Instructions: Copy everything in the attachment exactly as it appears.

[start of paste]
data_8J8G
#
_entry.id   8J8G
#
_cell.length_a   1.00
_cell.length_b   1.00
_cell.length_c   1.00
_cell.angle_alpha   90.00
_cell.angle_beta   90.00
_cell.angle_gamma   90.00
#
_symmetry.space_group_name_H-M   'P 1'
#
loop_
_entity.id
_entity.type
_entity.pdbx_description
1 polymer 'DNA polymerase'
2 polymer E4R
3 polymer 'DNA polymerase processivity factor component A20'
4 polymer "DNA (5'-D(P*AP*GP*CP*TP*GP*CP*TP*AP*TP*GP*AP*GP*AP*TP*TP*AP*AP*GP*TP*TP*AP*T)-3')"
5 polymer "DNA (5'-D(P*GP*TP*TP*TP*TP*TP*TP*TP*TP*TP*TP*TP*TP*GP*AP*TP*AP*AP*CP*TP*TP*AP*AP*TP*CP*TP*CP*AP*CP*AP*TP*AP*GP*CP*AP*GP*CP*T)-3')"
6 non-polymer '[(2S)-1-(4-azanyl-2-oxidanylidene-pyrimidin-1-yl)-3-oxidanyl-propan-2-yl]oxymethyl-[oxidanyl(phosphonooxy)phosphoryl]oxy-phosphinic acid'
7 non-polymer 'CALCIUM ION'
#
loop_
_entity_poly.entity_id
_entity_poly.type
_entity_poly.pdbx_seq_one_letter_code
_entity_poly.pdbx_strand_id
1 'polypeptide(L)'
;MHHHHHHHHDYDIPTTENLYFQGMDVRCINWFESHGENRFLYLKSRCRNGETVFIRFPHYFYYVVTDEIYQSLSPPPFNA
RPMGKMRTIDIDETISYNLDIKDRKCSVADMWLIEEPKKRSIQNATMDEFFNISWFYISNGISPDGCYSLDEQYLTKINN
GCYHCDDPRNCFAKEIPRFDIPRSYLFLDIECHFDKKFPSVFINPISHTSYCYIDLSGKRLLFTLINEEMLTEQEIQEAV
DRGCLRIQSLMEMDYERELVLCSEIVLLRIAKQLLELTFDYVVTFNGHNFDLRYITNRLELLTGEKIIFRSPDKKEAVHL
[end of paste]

data_8J8G
#
_entry.id   8J8G
#
_cell.length_a   1.00
_cell.length_b   1.00
_cell.length_c   1.00
_cell.angle_alpha   90.00
_cell.angle_beta   90.00
_cell.angle_gamma   90.00
#
_symmetry.space_group_name_H-M   'P 1'
#
loop_
_entity.id
_entity.type
_entity.pdbx_description
1 polymer 'DNA polymerase'
2 polymer E4R
3 polymer 'DNA polymerase processivity factor component A20'
4 polymer "DNA (5'-D(P*AP*GP*CP*TP*GP*CP*TP*AP*TP*GP*AP*GP*AP*TP*TP*AP*AP*GP*TP*TP*AP*T)-3')"
5 polymer "DNA (5'-D(P*GP*TP*TP*TP*TP*TP*TP*TP*TP*TP*TP*TP*TP*GP*AP*TP*AP*AP*CP*TP*TP*AP*AP*TP*CP*TP*CP*AP*CP*AP*TP*AP*GP*CP*AP*GP*CP*T)-3')"
6 non-polymer '[(2S)-1-(4-azanyl-2-oxidanylidene-pyrimidin-1-yl)-3-oxidanyl-propan-2-yl]oxymethyl-[oxidanyl(phosphonooxy)phosphoryl]oxy-phosphinic acid'
7 non-polymer 'CALCIUM ION'
#
loop_
_entity_poly.entity_id
_entity_poly.type
_entity_poly.pdbx_seq_one_letter_code
_entity_poly.pdbx_strand_id
1 'polypeptide(L)'
;MHHHHHHHHDYDIPTTENLYFQGMDVRCINWFESHGENRFLYLKSRCRNGETVFIRFPHYFYYVVTDEIYQSLSPPPFNA
RPMGKMRTIDIDETISYNLDIKDRKCSVADMWLIEEPKKRSIQNATMDEFFNISWFYISNGISPDGCYSLDEQYLTKINN
GCYHCDDPRNCFAKEIPRFDIPRSYLFLDIECHFDKKFPSVFINPISHTSYCYIDLSGKRLLFTLINEEMLTEQEIQEAV
DRGCLRIQSLMEMDYERELVLCSEIVLLRIAKQLLELTFDYVVTFNGHNFDLRYITNRLELLTGEKIIFRSPDKKEAVHL